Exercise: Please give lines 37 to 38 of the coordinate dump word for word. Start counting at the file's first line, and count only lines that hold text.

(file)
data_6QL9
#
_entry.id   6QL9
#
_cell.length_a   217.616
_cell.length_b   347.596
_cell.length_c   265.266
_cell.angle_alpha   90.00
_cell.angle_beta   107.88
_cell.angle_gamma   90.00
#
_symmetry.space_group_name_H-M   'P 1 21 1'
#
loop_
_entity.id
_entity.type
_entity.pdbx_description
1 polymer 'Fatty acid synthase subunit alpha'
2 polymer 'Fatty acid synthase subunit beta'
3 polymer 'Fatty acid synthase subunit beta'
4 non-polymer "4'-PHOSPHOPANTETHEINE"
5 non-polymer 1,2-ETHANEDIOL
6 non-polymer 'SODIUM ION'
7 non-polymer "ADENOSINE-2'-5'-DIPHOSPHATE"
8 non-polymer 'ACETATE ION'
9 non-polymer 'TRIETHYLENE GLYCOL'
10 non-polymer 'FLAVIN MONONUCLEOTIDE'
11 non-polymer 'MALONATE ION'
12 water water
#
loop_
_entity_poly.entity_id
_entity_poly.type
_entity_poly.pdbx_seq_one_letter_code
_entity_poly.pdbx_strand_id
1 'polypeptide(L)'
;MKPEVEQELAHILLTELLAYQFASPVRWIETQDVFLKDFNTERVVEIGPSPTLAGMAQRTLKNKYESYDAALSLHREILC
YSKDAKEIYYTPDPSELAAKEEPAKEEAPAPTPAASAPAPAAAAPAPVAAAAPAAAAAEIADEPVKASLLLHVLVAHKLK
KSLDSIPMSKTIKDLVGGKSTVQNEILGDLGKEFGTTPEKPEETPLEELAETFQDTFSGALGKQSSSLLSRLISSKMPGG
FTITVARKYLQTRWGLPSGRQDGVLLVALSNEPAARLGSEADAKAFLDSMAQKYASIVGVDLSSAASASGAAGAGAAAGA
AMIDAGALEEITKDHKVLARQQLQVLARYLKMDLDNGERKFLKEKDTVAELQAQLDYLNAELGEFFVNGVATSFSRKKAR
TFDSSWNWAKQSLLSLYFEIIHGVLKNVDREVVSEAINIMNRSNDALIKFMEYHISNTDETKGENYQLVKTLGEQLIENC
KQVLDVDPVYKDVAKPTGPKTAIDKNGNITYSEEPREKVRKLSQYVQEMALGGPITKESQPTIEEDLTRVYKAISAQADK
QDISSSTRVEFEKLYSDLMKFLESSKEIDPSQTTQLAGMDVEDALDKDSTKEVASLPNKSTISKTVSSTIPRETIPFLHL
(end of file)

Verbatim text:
;MKPEVEQELAHILLTELLAYQFASPVRWIETQDVFLKDFNTERVVEIGPSPTLAGMAQRTLKNKYESYDAALSLHREILC
YSKDAKEIYYTPDPSELAAKEEPAKEEAPAPTPAASAPAPAAAAPAPVAAAAPAAAAAEIADEPVKASLLLHVLVAHKLK